What kind of feedback would you like?
Now you’re armed with what to ask for when you hit the critique group, your next coaching session, or hire an editor. What are you looking for?
P.S. I find developmental and structural editing to be the most helpful, along with prose and pacing. Yes, I will definitely need copy editing and proofreading, but those don’t trip me up when I’m revising, I correct what I see and figure an editor will catch what I don’t when the time comes.
Types of Manuscript Editing
Here are the types of editing according to Reedsy in case you need definitions or a refresher.
This type of editing offers feedback on the bones of your story, character motivation, plot development and narrative. A developmental edit will be returned with a report of what your editor thinks should be changed and your manuscript marked up with specific suggestions.
This is a lighter version of a developmental edit, generally for manuscripts that aren’t developed enough for a developmental edit. It will be a report of thoughts and suggestions on how to better develop your story.
A structural edit is part of a developmental edit but can also be done alone. It will look at the structure of your manuscript, how you broke chapters up, if the suspense in your story works, and what you might add or delete to strengthen your manuscript.
A copy edit is one of the last processes a manuscript goes through. It polishes the text looking for spelling, grammar, and capitalization errors, word repetition, POV, and tense issues and inconsistencies such as character or setting descriptions.
Line editing is often confused with copy editing. They do have similarities in that they both look at the language of your manuscript, line editing will look specifically at your prose, the content, and flow of your words. It looks at style where copy editing looks at mechanics.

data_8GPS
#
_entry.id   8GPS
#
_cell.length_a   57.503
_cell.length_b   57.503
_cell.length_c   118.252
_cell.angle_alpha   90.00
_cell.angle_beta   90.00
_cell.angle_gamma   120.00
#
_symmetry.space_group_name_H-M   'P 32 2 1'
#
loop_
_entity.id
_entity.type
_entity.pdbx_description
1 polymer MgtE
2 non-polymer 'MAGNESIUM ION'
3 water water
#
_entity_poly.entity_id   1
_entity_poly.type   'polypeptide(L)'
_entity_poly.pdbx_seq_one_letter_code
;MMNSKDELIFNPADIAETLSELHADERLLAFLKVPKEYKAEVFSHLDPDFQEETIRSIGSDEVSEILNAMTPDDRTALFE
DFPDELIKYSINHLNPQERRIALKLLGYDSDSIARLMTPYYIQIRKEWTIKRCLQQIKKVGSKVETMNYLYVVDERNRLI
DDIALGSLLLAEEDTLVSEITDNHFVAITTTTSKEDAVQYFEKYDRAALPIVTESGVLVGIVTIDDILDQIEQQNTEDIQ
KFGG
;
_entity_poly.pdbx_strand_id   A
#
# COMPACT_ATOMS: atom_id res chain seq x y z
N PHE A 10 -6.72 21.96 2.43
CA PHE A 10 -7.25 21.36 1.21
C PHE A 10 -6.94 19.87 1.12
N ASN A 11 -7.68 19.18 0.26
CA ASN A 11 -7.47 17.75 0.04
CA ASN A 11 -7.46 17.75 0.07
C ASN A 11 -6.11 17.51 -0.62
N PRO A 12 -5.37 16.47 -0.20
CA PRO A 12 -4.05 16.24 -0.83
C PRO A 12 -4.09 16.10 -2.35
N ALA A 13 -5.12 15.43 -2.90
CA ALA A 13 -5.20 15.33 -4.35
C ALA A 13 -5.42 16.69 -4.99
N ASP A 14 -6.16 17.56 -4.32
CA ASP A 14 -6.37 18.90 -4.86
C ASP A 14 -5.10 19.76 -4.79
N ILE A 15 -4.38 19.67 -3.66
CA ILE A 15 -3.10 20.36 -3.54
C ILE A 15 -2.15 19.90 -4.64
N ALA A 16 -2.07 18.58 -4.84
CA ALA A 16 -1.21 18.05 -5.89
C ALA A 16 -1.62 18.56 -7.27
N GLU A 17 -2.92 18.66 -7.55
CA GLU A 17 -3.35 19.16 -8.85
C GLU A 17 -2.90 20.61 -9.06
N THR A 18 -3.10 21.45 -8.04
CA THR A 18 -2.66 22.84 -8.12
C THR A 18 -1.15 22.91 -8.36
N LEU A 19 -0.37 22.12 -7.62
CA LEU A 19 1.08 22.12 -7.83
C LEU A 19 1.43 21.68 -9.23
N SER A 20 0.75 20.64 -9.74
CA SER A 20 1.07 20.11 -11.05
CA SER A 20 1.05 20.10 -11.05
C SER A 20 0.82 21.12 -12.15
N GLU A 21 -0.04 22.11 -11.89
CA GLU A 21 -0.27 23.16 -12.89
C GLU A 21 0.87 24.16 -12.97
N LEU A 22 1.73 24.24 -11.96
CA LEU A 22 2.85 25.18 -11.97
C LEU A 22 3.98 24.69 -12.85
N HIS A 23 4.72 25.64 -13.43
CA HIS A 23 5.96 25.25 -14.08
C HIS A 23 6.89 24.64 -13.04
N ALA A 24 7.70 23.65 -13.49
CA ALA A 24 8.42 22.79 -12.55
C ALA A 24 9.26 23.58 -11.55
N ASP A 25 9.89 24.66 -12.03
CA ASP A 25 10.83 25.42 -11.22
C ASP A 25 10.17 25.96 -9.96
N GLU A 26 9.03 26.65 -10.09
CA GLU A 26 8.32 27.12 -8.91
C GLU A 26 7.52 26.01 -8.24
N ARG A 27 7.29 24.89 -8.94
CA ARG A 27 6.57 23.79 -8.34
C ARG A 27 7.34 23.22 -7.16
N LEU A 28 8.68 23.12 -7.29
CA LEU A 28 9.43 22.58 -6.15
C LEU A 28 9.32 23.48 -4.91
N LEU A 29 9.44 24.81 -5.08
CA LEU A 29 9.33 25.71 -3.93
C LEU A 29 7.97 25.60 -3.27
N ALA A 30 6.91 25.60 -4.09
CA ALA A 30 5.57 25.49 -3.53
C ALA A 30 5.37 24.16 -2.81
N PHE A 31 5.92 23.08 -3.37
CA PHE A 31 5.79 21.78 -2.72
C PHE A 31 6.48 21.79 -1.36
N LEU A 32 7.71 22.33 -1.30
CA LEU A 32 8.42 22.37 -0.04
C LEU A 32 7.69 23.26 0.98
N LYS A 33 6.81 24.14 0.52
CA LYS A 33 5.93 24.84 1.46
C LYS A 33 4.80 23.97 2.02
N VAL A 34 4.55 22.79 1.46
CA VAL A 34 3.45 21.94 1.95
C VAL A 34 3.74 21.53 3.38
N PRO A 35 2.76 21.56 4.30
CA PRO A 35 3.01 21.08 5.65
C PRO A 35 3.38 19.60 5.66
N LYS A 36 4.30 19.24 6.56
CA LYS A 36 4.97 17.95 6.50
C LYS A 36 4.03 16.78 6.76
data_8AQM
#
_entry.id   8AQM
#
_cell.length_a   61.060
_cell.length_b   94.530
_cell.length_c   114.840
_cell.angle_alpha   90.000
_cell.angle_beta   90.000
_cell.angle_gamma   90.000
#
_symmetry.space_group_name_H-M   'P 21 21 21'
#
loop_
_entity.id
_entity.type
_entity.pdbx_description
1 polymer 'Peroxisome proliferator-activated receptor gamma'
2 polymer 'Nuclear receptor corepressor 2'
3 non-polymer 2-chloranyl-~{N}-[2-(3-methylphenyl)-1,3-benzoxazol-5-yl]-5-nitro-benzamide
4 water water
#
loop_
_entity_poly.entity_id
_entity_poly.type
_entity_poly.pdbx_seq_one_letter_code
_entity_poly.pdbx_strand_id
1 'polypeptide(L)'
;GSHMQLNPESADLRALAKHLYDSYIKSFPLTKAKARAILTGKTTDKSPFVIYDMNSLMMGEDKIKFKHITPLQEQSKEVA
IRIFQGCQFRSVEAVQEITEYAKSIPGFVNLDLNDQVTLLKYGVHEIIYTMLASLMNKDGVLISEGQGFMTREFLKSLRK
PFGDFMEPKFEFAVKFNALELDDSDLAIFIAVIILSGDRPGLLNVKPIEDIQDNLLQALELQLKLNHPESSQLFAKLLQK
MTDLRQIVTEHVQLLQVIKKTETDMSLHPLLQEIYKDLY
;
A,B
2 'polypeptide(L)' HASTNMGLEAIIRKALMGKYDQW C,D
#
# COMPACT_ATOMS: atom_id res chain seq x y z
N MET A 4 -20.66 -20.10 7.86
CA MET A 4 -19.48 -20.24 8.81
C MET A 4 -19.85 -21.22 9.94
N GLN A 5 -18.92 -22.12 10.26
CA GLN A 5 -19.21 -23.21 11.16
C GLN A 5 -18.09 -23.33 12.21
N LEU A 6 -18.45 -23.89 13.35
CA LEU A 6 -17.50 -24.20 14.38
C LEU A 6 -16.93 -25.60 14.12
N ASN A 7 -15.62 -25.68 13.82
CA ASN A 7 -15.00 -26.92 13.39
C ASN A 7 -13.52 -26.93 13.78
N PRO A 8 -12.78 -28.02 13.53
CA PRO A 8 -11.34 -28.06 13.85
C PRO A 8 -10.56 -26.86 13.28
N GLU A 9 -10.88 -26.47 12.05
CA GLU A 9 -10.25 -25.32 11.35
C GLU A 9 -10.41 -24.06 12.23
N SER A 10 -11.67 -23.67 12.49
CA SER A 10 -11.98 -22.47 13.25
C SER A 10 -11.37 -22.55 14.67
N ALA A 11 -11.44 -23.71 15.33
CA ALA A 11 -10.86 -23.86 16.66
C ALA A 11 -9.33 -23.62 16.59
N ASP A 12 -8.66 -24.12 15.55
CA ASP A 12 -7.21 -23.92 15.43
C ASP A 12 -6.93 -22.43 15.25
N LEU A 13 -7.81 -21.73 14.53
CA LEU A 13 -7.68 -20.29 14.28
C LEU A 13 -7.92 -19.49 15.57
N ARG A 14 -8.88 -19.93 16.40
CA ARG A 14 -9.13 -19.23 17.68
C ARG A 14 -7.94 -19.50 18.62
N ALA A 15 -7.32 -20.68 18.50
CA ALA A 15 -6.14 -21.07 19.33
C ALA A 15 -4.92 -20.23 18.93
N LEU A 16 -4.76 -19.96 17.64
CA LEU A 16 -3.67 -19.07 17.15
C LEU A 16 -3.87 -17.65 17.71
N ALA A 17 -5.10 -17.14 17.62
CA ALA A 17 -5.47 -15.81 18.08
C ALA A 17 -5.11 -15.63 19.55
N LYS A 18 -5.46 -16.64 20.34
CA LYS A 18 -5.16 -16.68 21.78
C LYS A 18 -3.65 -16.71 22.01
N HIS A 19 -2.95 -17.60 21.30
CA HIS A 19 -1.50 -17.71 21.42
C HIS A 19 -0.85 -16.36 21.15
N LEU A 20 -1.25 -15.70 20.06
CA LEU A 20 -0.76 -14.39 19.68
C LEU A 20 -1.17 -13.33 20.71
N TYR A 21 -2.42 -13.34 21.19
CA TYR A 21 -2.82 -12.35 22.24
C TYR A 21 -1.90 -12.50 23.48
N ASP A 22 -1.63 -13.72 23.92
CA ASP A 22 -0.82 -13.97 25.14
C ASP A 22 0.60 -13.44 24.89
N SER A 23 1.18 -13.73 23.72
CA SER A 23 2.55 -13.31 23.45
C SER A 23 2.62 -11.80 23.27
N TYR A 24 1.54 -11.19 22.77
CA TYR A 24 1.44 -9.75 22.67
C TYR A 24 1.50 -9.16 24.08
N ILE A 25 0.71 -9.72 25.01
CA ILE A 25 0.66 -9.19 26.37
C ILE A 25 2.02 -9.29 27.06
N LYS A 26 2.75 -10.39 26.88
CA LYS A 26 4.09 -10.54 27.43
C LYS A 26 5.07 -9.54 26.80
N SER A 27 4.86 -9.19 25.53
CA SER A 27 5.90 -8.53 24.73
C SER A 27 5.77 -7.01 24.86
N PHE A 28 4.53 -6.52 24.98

Proofreading is the final stage of the editing process. After all the changes you can think of have been made, a proofreader will go through your manuscript and correct the minor misspellings that get overlooked by nearly everyone. This type of editing harkens back to the days of the printing press when each page was tiny metal letters set in a form. It had to be right or precious time and money was wasted to fix it.
A fact check editor will go through your manuscript, note facts you’ve quoted and check to be sure they are true. This is more applicable to nonfiction, but a fiction author might use it if they want certain parts of their story to be based on fact.
Indexing is more common with nonfiction than fiction but it does have its place in a work of fiction. It is exactly what it sounds like. An index editor makes an index of the important terms and concepts in your manuscript. (Note: I’ve done this for a graduate paper and if you can afford it, hire an editor! And then thank me in your attributions.)
This is the final type of editing I’ll cover. It isn’t editing as we think of it though. Formatting prepares your manuscript to be pretty in the final book. It covers margins, chapter headings, table of contents, and page numbers. It is a must for any book with images in it, and highly recommended for all books as it will give your readers a book that is easy to read no matter if they read it on an e-reader or as a paperback.
ABOUT THE AUTHOR
Willow Woodford lives in her imagination, because it’s more interesting than the real world. When she isn’t dreaming up new stories, she likes to cook, hike, and cuddle with her chihuahua. She reads voraciously, staying up far too late, and reading anywhere she can, including grocery lines, parking lots, and waiting rooms.
Her real-world counterpart, Ann Shannon, lives in New Jersey with her family and spends as much time as possible visiting her grandchildren on the west coast.
Chat and follow Willow on Twitter: https://twitter.com/WillowWoodford.